Human Rights Watch says Iraq torture routine

Routine and systematic torture, including sexual abuse and electric shocks, was inflicted on detainees held in a secret prison in Baghdad, according to Human Rights Watch. The group says it interviewed 42 men held at a secret facility at an airbase in west Baghdad whose stories were both 'credible and consistent.' It says they described horrific acts in which they were deprived of air, beaten, given electric shocks and sodomised.

Human Rights Watch has called on the Iraqi government to prosecute all those involved in the torture of prisoners. The Iraqi government, however, denies that it operates secret detention facilities, or that abuse in its jails is routine. Reports of the abuse have angered Iraq's Sunni minority who see it as another example of persecution by the country's Shia-led government.

Blast in Peshawar kills four policemen

A suicide bomber attacked a police checkpoint in the north-western city of Peshawar in Pakistan, killing four policemen and wounding twelve people. The attack damaged nearby houses and a mosque. The volatile north-western region is at the forefront of Pakistan's war against Islamist militants.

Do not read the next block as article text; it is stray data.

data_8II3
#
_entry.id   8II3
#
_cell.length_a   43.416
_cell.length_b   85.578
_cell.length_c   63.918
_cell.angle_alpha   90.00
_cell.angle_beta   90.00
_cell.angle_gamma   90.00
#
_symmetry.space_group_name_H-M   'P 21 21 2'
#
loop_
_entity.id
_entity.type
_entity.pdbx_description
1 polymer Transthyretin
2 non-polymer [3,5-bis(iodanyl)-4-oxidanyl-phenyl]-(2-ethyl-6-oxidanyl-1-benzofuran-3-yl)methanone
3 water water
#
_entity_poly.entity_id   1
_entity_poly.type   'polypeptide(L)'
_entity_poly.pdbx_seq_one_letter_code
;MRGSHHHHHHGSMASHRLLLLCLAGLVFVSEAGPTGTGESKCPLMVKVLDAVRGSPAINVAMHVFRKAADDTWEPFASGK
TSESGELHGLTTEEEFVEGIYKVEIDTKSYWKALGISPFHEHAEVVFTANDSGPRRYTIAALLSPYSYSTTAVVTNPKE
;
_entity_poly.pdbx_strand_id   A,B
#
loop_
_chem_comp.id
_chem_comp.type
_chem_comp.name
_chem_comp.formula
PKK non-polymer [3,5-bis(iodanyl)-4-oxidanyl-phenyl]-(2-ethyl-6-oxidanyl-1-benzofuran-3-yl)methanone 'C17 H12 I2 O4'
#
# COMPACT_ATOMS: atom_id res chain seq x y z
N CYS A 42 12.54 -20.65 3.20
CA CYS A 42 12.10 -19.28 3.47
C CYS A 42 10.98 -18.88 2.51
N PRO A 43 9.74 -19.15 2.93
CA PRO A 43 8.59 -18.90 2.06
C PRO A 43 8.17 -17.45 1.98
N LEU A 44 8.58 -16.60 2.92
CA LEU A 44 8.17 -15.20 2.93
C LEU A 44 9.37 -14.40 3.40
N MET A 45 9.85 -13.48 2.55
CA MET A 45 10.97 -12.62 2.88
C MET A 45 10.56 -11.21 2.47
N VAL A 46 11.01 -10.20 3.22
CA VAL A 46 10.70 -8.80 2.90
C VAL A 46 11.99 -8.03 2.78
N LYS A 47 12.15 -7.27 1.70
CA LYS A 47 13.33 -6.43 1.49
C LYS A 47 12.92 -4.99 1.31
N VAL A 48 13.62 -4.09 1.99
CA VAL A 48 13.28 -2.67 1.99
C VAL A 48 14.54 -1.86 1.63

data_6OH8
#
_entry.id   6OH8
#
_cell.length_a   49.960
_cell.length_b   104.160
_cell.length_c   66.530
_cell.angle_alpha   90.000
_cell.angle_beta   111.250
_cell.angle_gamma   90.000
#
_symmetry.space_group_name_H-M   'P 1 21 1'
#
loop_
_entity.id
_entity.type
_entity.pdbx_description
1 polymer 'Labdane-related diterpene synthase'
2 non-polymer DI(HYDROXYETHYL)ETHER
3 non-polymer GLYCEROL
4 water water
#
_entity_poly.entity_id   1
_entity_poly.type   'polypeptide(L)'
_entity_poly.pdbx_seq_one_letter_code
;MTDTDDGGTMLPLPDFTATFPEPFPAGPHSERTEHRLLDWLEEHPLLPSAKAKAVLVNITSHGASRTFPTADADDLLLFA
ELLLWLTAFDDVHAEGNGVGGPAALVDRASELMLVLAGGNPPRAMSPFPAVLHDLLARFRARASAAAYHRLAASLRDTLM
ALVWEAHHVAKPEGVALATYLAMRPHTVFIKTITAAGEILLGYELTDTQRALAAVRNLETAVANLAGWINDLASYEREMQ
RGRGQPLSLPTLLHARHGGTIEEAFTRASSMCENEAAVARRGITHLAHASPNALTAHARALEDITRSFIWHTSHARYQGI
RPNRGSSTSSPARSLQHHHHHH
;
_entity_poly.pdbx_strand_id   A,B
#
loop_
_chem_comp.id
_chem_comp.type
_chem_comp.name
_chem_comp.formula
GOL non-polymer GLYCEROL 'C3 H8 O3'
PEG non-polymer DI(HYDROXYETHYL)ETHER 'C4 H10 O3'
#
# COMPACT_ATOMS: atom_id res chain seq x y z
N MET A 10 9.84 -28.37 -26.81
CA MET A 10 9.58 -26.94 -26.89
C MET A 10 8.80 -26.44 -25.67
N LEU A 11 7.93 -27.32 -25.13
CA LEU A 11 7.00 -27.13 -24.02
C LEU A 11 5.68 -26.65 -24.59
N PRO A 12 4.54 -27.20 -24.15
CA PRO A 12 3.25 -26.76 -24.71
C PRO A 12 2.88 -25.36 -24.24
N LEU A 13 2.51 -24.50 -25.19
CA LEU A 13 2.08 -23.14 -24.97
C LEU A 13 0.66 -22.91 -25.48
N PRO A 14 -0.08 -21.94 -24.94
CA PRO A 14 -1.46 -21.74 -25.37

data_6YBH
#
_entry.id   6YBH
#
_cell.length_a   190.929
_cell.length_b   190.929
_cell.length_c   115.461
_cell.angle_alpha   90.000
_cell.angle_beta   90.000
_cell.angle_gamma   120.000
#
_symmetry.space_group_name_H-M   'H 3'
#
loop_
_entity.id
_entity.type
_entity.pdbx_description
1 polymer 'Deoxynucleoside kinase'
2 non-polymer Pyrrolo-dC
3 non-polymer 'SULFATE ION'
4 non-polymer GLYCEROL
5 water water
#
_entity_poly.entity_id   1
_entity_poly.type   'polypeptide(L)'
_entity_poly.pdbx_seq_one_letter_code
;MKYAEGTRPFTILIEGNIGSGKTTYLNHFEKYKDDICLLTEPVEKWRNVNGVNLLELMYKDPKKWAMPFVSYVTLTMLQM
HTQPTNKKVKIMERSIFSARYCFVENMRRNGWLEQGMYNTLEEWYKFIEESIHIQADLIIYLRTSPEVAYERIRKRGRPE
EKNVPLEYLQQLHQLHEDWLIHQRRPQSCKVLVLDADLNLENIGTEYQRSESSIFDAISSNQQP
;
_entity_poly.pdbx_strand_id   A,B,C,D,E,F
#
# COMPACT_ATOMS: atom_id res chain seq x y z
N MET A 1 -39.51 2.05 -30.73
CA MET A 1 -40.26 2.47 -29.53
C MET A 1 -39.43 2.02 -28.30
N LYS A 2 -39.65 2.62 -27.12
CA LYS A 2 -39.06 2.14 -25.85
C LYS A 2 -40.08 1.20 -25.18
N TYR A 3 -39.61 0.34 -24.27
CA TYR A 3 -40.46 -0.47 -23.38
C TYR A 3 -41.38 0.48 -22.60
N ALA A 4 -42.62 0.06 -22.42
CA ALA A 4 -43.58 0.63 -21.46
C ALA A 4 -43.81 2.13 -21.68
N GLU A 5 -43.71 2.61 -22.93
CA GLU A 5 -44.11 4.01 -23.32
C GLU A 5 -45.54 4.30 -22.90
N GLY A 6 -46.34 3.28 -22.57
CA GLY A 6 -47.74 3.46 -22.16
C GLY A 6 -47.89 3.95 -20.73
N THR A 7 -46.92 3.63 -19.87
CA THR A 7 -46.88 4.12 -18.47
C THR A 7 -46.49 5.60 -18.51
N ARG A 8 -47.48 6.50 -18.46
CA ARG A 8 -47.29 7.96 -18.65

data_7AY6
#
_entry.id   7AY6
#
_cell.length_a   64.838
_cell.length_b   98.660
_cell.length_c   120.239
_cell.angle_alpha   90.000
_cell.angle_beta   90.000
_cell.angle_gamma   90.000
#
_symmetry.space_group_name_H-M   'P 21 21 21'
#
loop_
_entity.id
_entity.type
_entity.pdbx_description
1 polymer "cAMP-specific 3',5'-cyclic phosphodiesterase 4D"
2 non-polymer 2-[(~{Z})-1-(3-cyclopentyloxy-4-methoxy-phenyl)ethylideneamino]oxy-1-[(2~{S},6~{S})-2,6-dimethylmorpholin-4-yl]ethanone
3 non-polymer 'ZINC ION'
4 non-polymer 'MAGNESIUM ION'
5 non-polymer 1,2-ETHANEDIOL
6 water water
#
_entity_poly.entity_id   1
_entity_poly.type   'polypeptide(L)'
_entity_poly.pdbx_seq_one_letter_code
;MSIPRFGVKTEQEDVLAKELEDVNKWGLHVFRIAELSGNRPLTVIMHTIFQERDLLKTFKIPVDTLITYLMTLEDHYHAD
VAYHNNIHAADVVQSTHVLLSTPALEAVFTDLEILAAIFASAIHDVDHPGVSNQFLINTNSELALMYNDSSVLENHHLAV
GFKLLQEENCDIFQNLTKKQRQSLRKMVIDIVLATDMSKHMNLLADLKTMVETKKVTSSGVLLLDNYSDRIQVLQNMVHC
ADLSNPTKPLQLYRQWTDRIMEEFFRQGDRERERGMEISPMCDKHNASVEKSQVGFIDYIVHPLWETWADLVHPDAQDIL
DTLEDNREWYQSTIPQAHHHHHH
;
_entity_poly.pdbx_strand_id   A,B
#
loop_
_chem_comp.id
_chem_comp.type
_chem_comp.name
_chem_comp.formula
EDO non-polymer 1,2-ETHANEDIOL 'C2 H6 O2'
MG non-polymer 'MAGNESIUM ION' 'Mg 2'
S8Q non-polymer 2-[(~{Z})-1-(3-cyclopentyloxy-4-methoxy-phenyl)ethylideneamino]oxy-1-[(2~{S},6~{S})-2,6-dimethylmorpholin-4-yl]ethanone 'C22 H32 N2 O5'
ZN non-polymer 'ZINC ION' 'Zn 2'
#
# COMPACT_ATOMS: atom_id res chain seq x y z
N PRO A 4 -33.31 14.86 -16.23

Meanwhile, the prime ministers of Pakistan and India are expected to meet at a two-day regional summit on Wednesday in Bhutan. Ahead of the 16th summit of the eight-nation South Asian Association for Regional Cooperation, Indian authorities arrested a junior Indian diplomat on charges of spying for Pakistan. The spy scandal has dented already slim hopes for a resumption in peace talks between the two nuclear-armed neighbours.

Migrants in Mexico face 'human rights crisis'